Thursday, September 3, 2009

Pathé Marignan 9.5mm Projector Restoration — Background

Let’s begin this blog with some background to this project, which is the restoration to working order of a Pathé “Marignan” 9.5mm projector.

The projector was owned by my father, Denzil Howson, who lived in Melbourne, Australia and was a filmmaker, broadcaster and actor (for more about Denzil see the Denzil Howson Archive). In the 1950s he was a 9.5mm film enthusiast and possessed a small French Pathé film camera.

At the time Denzil was working at Home Cinemas (a film-hire business), so had access to a wide range of commercial films released on the French film gauge. In addition, he had made a number of travel films during his overseas trip in 1952, and these were often shown to invited audiences of family and friends.

The Howson home theatrette, built in 1955 before the era of television, seated around 20 people and included motorised curtains, coloured proscenium lighting and facilities to screen 9.5mm films.

In this publicity photo circa 1960, Denzil attends to his Pathé Marignan 9.5mm projector, modified to play both optical and magnetic sound. The sound was fed into a separate recording/mixing console and thence into control room and theatrette speakers.

Under the projector is a home-made lighting console, with resistance dimmers made from heater elements (this was well before the invention of compact solid state dimmers). The curtains were remotely operated by a set of motors driving a gearing system built out of Meccano.

All of this is a far cry from the off-the-shelf home theatre systems of today, but at the time it was state-of-the-art.

The Fate of the Pathé Projector

When Denzil died in 2005, I had the task of tidying up his backyard workshop, recording studio and office. Amongst all the paraphernalia, in the bottom of a cupboard, was the Pathé Marignan projector. It had not seen much use in recent years. Into a packing carton it went along with loads of other treasures and eventually ended up with me in Queensland.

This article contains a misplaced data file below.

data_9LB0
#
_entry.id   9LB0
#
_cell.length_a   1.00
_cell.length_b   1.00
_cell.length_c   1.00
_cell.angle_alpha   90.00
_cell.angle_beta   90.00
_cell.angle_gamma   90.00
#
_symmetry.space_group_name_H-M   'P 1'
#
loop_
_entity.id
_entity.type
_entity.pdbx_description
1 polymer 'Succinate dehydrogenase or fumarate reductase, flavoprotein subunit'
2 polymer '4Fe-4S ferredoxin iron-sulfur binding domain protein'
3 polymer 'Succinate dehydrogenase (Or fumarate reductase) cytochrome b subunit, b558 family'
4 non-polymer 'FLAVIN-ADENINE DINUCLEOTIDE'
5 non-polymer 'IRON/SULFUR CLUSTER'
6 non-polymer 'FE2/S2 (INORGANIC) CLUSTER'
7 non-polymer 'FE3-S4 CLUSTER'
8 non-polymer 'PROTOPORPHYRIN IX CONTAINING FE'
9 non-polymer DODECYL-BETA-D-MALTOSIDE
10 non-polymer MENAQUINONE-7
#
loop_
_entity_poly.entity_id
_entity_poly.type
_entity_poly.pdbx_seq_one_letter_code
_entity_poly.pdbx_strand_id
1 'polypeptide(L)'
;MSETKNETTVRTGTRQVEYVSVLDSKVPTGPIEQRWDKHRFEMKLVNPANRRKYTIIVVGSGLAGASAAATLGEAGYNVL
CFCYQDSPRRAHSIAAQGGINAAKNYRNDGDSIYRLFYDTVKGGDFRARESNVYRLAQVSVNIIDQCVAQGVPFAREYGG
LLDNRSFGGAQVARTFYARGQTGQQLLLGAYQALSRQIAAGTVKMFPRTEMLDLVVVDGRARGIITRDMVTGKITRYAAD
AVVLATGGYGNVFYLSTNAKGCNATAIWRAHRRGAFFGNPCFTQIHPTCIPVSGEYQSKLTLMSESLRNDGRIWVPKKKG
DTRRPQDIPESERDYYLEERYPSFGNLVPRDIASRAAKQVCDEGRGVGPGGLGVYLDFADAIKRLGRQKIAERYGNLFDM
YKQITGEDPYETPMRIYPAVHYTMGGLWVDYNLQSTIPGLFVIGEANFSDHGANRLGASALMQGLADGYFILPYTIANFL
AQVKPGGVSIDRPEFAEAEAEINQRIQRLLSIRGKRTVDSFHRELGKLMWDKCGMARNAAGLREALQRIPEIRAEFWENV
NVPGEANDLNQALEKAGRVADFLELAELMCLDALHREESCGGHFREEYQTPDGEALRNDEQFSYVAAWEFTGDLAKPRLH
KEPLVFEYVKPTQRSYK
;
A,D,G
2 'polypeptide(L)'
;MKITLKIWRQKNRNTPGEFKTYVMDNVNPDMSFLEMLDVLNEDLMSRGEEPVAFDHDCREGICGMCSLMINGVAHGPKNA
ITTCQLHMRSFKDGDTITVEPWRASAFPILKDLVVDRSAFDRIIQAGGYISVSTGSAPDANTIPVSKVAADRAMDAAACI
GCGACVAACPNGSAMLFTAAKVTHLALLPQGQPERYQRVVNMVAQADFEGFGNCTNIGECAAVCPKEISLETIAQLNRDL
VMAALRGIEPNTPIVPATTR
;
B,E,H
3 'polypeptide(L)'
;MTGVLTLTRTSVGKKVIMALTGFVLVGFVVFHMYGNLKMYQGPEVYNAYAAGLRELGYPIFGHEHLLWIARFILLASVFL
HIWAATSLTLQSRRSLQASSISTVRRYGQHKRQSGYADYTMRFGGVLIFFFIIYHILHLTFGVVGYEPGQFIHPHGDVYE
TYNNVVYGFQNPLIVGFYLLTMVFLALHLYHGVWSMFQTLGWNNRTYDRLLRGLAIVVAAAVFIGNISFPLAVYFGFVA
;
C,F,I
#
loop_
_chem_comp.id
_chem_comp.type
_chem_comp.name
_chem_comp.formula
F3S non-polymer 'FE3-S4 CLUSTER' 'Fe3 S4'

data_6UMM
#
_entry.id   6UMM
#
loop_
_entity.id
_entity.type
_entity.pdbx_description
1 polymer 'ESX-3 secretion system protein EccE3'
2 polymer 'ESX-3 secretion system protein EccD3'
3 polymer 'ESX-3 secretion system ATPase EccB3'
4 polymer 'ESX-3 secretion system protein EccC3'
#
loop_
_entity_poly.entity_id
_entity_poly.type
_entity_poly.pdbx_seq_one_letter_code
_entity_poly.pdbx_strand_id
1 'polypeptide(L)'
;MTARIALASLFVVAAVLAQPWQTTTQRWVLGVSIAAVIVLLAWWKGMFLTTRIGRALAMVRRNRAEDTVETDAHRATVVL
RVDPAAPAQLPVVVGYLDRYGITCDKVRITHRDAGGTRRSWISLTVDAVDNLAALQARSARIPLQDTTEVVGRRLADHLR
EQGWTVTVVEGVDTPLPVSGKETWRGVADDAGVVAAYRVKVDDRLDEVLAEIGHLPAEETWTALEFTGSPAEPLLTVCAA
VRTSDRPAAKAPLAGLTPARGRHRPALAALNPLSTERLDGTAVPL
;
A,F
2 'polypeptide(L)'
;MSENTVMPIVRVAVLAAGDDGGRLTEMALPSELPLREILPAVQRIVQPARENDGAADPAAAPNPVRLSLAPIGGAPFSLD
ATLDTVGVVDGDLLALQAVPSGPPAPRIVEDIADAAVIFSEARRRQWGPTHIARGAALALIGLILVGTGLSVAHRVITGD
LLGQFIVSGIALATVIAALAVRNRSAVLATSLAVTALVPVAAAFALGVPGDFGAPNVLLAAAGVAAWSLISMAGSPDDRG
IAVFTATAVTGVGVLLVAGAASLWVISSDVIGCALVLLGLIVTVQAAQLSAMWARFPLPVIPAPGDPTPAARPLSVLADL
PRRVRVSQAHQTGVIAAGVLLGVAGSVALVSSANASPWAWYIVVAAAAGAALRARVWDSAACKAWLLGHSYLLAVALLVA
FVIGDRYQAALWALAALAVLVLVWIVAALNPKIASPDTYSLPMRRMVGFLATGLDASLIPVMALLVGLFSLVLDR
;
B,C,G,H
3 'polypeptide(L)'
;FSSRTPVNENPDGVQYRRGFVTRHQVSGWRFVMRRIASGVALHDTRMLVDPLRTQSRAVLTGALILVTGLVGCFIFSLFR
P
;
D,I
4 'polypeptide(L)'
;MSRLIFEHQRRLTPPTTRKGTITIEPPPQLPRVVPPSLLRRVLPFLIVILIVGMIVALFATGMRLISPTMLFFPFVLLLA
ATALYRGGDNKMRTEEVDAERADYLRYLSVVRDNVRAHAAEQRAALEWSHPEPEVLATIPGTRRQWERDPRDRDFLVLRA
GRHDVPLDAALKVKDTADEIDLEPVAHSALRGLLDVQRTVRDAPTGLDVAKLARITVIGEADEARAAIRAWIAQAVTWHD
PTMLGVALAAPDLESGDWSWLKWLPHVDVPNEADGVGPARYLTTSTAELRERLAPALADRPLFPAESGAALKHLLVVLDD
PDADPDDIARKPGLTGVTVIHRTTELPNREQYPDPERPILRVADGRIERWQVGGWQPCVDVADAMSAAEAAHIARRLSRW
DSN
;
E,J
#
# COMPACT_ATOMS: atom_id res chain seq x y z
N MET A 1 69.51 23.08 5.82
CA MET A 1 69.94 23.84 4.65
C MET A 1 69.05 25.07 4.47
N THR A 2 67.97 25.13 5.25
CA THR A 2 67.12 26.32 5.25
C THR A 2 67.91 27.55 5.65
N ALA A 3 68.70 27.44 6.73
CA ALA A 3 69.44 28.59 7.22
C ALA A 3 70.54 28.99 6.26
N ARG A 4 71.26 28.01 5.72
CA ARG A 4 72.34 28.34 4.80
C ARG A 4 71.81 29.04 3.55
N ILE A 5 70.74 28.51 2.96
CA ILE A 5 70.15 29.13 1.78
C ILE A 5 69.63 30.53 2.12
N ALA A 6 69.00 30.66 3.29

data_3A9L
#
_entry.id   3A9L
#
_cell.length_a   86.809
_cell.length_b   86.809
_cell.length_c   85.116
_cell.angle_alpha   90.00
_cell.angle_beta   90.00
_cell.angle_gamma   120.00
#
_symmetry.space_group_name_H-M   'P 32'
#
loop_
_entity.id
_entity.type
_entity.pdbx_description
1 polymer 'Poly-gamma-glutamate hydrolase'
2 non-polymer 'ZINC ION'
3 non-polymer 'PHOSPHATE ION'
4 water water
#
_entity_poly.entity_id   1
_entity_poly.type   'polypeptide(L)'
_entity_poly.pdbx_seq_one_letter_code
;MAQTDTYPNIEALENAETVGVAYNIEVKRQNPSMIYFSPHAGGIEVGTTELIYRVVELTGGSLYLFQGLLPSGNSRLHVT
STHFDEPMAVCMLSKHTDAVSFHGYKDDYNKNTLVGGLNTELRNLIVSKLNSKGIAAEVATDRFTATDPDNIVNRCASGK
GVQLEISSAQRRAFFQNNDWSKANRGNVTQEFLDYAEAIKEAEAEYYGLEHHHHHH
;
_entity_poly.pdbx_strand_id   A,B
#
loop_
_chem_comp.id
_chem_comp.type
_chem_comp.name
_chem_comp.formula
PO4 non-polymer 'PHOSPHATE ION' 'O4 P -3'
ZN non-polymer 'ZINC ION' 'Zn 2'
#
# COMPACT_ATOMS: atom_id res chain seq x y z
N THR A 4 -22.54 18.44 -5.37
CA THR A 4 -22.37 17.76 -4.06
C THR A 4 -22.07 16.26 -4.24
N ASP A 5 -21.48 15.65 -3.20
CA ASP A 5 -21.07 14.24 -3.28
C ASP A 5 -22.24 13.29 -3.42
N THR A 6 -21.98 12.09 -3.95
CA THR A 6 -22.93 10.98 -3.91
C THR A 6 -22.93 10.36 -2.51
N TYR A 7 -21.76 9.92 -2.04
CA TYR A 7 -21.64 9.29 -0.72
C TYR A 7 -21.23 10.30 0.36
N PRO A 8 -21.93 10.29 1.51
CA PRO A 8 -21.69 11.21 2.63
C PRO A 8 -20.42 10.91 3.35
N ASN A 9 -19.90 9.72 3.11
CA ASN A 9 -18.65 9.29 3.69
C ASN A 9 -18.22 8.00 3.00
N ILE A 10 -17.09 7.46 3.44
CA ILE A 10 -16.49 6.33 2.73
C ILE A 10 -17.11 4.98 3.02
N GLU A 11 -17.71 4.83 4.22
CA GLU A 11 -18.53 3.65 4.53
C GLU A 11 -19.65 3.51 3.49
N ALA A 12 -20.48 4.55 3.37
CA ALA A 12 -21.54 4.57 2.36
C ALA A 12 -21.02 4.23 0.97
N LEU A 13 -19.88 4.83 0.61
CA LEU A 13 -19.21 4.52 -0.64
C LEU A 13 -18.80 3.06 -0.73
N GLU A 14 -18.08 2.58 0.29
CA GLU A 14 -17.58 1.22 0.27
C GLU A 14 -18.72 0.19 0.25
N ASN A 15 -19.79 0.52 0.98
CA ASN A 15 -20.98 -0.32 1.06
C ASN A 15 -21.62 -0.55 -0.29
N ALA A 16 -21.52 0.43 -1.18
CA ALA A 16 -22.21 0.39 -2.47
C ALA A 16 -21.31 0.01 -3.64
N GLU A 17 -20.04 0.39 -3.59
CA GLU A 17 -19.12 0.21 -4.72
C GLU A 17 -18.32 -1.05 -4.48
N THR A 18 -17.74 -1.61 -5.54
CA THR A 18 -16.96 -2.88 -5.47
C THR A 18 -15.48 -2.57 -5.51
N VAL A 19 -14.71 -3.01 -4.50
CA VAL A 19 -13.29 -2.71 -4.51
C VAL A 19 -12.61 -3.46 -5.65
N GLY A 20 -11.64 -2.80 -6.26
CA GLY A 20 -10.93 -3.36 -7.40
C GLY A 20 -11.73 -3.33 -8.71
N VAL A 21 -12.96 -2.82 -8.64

About a month ago I pulled this machine out from another cupboard, threaded some film into it and tested it out. Surprisingly it sputtered into life and as I pondered the collection of dozens of reels of film which had accompanied the projector to its new home, the idea arose of cleaning and restoring the machine to something like its pristine condition.

This blog is a log of that project.

The Original Pathé Marignan Projector

Although I’d been familiar with this projector since my childhood, where it had sat proudly on a pedestal in the home theatrette, I'd never thought much about it — assuming it had always been the way it was.

I knew that my father had modified the machine during the 1950s to add a magnetic sound capability. But as I examined the machine more carefully it became clear that it had been extensively modified in various ways over a period of 30 years.

What was the original Pathé like? A little research on eBay France uncovered a Pathé Marignan machine for sale, with photographs. Now at last I could see how the projector would have originally looked.

Here are some photos of the machine being offered for sale in France:

And here is an image found on the web of an old advertisement for the Pathé Marignan:

Apparently the Marignan model was release around 1953.

The machine in my collection looked very different:

In the next post, we’ll look at some more photos and the internal condition of the machine.

1 comment:

  1. Nice! Such a great background for projector.Its working is very well. This article which are related to stage systems. i promote to every people.